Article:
It seems these days no one is immune to the need for a great reputation. Hospitals are even focusing on attracting new business by providing better service, amenities, and extras to their patients.
Upon finding out that we were expecting a new addition to our family, my husband and I set out to decide where to have this little guy brought into the world. With our first, it was easy. We lived in a small mountain town, and there was the hospital 20 minutes away, or the option of three others if we were interested in driving 90 minutes. On mountain roads, while in labor? No thanks. We went with Option number one.
Since having our first child, we’ve moved back to a metropolitan area, and the decision making process was a whole lot different this time. With three hospitals all close to the same distance from our home, we had to decide where we wanted to go.
Upon starting our research, we realized that all three of the facilities really wanted our business. (Or our insurance dollars, you know, whatever.) With perks from afternoon tea and pastries, to “ensuite” massage services, to hand-knitted baby blankets made by sweet little old ladies that wanted to send the babies home with something special, the emphasis on what your hospital can do for you (in addition to those silly lifesaving medical skills) is huge. Oh, did I mention celebrity chefs and in-room newborn photographers? Yeah, we have those too, apparently.
Other services I’ve heard about include sending new parents home with a week’s worth of frozen meals, postpartum pedicures, gourmet birthday cakes delivered upon your …delivery, video on demand, and online birth announcement services. Valet parking is a perk of the past – pretty much considered a basic patient right now.
While the hospital we had our first child in was very nice, they knew they had you either way. With so many people in a metro area, you’d think opinions would be relatively similar, right? There are plenty of patients to go around. Wrong. Like any other for-profit industry, in non-emergent situations, hospital patrons vote with their wallets.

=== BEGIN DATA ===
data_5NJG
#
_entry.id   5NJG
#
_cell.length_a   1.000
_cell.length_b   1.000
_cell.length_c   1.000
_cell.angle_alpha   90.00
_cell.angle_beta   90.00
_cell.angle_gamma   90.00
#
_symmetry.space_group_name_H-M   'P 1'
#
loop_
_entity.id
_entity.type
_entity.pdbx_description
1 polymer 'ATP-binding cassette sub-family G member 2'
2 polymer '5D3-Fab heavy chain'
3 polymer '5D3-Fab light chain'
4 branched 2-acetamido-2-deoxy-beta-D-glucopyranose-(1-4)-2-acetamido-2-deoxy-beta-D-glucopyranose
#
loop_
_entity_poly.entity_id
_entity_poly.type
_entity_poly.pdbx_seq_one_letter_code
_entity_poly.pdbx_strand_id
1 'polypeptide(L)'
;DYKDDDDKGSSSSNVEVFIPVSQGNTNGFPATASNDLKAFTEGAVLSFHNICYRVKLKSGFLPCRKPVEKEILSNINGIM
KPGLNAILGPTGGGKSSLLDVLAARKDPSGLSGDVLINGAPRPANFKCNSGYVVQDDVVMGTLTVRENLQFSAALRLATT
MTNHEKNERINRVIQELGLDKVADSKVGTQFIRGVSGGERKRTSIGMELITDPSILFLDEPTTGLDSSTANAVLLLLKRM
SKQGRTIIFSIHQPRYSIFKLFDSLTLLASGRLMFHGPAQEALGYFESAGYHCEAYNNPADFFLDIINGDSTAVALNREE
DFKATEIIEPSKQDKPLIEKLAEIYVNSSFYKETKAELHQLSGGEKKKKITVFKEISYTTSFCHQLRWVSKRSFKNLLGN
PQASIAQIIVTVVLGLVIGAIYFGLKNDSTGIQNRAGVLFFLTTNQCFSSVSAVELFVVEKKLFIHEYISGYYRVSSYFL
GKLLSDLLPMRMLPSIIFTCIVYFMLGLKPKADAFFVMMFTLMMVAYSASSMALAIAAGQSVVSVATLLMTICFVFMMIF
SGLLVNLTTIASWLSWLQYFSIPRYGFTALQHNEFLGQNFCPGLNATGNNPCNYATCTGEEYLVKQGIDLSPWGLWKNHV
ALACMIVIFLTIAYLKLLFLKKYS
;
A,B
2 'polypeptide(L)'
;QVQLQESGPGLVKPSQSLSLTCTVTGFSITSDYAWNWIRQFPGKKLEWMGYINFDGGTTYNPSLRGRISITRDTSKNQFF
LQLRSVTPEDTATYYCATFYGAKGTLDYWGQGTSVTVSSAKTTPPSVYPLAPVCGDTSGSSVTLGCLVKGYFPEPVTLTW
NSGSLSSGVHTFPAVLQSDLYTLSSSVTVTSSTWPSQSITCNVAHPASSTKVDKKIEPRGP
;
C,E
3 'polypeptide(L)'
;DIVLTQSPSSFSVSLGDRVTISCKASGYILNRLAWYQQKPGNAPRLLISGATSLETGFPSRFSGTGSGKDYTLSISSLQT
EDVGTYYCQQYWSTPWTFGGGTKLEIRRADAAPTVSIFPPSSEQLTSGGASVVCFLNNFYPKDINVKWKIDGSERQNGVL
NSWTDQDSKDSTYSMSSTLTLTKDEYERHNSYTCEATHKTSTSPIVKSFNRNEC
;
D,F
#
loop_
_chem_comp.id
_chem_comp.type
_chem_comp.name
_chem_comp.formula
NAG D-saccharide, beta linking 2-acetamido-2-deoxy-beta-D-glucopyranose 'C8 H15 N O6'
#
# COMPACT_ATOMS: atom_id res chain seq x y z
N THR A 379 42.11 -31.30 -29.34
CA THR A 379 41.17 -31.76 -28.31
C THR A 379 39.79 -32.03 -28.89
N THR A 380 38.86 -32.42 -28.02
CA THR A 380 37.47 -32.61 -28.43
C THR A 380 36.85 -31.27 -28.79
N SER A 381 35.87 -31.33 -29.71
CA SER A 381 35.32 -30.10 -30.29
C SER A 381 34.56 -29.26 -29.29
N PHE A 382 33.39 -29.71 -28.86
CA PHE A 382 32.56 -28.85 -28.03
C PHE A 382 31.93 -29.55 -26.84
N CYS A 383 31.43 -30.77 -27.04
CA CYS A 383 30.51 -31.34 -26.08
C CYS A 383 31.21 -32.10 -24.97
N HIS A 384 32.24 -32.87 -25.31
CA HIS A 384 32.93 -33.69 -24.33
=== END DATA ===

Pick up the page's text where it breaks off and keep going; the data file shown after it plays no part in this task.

Hospitals are finally taking note, and according to an unnamed source of mine, marketing and reputation management are holding as much court in administrative meetings as medical discussions are. With the average, non-complicated childbirth ringing in at around $10,000 (emergency situations can get into the six figure range alarmingly quickly), Labor and Delivery seemed like the perfect place to test out the effectiveness of these upgraded amenities. After all, women talk, and if one’s birth experience is magical and luxurious, you can bet she’ll be recommending the hospital to her friends. Not to mention the fact that once the baby is born, there is the potential for 18 years worth of ER visits, tonsillectomies, appendectomies, and anything else medical that might keep that profit wheel churning. Giving a woman a $20 cake and a foot rub seems like a worthy investment now, doesn’t it?
While some care professionals may find this annoying, many are jumping on board. As long as hospitals continue to count top medical staff as a selling point for their business, going above and beyond with customer service is never a bad idea. They have happier patients, and sometimes the perks can take the edge off of the stress or fear of being stuck in a medical setting. They’re also not complaining about the four star restaurants popping up on site – a far cry from what used to pass for food in hospital cafeterias.
While I do think medical care should be the top priority in a hospital setting, I won’t say that this recent change hasn’t benefitted me. The afternoon tea and pastries have been scrumptious!